Most kids in the world have dreamt about having a jetpack, and who can blame them? The jetpack is that special kind of science-fiction gadget that exists so close to the realm of reality that you can believe you'll own one someday. Jetpacks exist in the modern world, but they're more theoretical concepts than the free-flying gadgets popularized by science fiction. It should be no surprise that the jetpack is also a favorite of video game heroes. From Mega Man and Mario to Duke Nukem and C.J., the jetpack is a pretty common video game tool, but there aren't many games built around it. It's usually a small power-up for limited flight or a late-game ability. Capcom's Dark Void takes a bit of a different approach to the concept of a jetpack by making it the main focus of the game, turning the traditional third-person shooter gameplay into something a lot more vertical.
Dark Void stars an unfortunate pilot by the name of Will who crash-lands in the Bermuda Triangle. Rather than dying, Will is teleported to another dimension, where he encounters a group of "lost" humans called Survivors. They're struggling to battle a mysterious race of aliens known as the Watchers, and Will must help the Survivors defeat the Watchers if he wants to find his way home. Fortunately, the Survivors have some help on their side in the form of clever scientists who can retrofit Watcher technology. In a move straight out of "The Rocketeer," Will ends up donning a mask and a super-jetpack as he sets out to stop the Watchers and save the humans trapped in the Triangle.
The most notable feature in Dark Void is the signature rocket pack, and what we saw of it was pretty impressive. The first level in the E3 demo took place in a tremendous wide-open canyon, where a series of shield generators kept the protagonist from escaping. Naturally, Will had to fly around the canyon from generator to generator to shut them off. The jetpack was a breeze to control; you take off at the push of a button and fly around pretty freely. It took a few moments to get the hang of the flight controls, but once we did, there didn't seem to be any particular limitations on our flight in this section.
The player could pause to hover in mid-air or use a boost to rocket around faster but with less control. You could even fight while flying, either by hovering in mid-air and firing accurately at your target, or by shooting while boosting around. It seemed more damaging to opponent to fire while flying, although it was much harder to hit enemies this way. There are even special aerial maneuvers, like a barrel roll, which you can use to avoid enemy gunfire. It's worth noting that the full jetpack abilities won't be available in every area in the game. In our brief demo, we saw a few places where Will was limited to more of a hover pack instead. It still gave him significantly more upward mobility than most third-person shooter protagonists, but nowhere near the freedom we got in the wide-open canyon.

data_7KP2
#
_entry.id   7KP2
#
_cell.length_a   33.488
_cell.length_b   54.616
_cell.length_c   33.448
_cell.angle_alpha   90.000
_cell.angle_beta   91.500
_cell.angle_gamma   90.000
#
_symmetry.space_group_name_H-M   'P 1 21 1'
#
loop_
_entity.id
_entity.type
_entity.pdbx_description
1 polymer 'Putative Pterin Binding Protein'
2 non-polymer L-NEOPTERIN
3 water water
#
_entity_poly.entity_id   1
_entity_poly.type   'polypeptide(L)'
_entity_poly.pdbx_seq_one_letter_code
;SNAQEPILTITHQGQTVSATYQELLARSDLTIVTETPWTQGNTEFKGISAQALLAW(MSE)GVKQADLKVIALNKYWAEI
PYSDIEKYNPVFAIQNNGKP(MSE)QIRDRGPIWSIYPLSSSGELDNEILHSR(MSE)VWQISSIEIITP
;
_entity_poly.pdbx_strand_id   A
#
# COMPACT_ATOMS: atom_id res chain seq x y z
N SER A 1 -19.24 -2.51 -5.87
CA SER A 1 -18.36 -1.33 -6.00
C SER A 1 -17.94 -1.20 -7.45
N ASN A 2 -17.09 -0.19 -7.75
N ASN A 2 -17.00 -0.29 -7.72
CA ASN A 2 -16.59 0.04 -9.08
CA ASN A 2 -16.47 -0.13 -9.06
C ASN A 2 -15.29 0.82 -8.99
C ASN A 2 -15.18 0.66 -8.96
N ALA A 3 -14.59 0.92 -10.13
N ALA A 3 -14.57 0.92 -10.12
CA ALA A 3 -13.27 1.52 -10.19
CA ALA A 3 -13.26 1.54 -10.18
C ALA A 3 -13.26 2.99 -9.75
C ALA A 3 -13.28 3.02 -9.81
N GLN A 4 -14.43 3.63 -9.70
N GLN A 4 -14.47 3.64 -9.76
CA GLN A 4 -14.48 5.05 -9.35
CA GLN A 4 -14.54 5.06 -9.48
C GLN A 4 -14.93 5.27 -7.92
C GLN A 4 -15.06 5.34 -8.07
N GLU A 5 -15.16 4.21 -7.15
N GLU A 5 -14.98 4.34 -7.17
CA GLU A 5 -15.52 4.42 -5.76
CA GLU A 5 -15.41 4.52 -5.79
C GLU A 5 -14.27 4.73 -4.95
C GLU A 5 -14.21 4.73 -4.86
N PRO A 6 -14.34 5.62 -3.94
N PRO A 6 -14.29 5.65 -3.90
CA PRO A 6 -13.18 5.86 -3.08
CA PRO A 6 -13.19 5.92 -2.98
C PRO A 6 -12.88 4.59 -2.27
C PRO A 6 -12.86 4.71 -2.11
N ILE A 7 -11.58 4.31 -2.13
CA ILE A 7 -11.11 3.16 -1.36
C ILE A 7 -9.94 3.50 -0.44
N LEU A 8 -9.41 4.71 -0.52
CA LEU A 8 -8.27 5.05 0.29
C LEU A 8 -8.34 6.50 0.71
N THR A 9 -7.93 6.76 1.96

After flying around for a bit, we got inside one of the generators. In the cramped corridors, Dark Void functioned a lot more like a traditional third-person shooter. Players have access to a number of traditional weapons and can use them, often while ducking behind cover to avoid counter-fire. It seemed pretty basic — until we got further into the generator. The real twist comes when you leave the cramped corridors and enter a large vertical area. Dark Void introduces what the developers called the "vertical cover" mechanic. What that means is that thanks to your jetpack, you can take cover basically anywhere.
Platforming is mostly context-sensitive, with the player simply pointing at the location he wants to jump to and pressing a button, which causes the jetpack to boost the player toward his goal. This allows you to take cover on the underside of a floating platform just as easily as you would behind some boxes. It's actually a very disorienting procedure, with the game camera twisting to match the player's new viewing angle. It can be tough to figure out where enemy fire is coming from when you're not entirely sure which direction is up, so boosting around wildly is a good way to put yourself at greater risk. However, careful positioning can give you a major advantage over enemies.
It certainly looks like the game is going to lend itself to some interesting mechanics, as the vertical cover system allows you to approach traditional third-person shooter combat from very different angles. In addition to the usual collection of shooter weapons, like machine guns and rocket launchers, it looks like your jetpack will be upgradeable to give you access to new weapons and abilities as the game progresses.Dark Void is shaping up to be a rather interesting twist on the third-person shooter genre. The basic shooter gameplay feels very familiar, but once the jetpack is involved, everything changes. The jetpack allows you to move and shoot in ways that you normally can't, not even in grappling hook-focused games like Capcom's other titles, Bionic Commando and Lost Planet. Even in the confined indoors, it looks like you'll be able to approach combat in interesting and unique ways. The real selling point, however, is the fun and satisfaction of flying around with a jetpack. The free-flight controls are smooth and easy to learn, and once you've got the hang of them, you're the master of the air. Assuming everything comes together smoothly, Dark Void is shaping up to be The Rocketeer video game that we never got, and a unique and fun third-person shooter to boot.
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